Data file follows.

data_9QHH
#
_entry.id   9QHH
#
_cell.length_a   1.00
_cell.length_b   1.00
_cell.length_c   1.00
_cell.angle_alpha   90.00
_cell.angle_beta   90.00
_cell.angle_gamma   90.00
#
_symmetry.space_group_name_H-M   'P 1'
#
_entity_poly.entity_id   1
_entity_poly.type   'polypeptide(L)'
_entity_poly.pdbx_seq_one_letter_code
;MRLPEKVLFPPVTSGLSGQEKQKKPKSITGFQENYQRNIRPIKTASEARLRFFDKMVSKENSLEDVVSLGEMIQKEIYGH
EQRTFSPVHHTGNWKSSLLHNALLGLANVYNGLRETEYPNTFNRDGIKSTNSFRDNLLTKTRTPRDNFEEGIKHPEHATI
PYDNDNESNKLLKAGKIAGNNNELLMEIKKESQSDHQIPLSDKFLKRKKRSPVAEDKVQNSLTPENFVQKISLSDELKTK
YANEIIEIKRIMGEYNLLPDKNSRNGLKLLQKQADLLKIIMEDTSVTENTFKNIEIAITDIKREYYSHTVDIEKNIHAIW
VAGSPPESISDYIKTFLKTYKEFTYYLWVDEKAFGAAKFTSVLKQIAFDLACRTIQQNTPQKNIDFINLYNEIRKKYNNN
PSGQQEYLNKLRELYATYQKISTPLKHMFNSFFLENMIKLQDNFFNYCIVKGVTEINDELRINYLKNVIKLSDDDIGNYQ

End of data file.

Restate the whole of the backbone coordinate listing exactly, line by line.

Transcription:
data_9QHH
#
_entry.id   9QHH
#
_cell.length_a   1.00
_cell.length_b   1.00
_cell.length_c   1.00
_cell.angle_alpha   90.00
_cell.angle_beta   90.00
_cell.angle_gamma   90.00
#
_symmetry.space_group_name_H-M   'P 1'
#
_entity_poly.entity_id   1
_entity_poly.type   'polypeptide(L)'
_entity_poly.pdbx_seq_one_letter_code
;MRLPEKVLFPPVTSGLSGQEKQKKPKSITGFQENYQRNIRPIKTASEARLRFFDKMVSKENSLEDVVSLGEMIQKEIYGH
EQRTFSPVHHTGNWKSSLLHNALLGLANVYNGLRETEYPNTFNRDGIKSTNSFRDNLLTKTRTPRDNFEEGIKHPEHATI
PYDNDNESNKLLKAGKIAGNNNELLMEIKKESQSDHQIPLSDKFLKRKKRSPVAEDKVQNSLTPENFVQKISLSDELKTK
YANEIIEIKRIMGEYNLLPDKNSRNGLKLLQKQADLLKIIMEDTSVTENTFKNIEIAITDIKREYYSHTVDIEKNIHAIW
VAGSPPESISDYIKTFLKTYKEFTYYLWVDEKAFGAAKFTSVLKQIAFDLACRTIQQNTPQKNIDFINLYNEIRKKYNNN
PSGQQEYLNKLRELYATYQKISTPLKHMFNSFFLENMIKLQDNFFNYCIVKGVTEINDELRINYLKNVIKLSDDDIGNYQ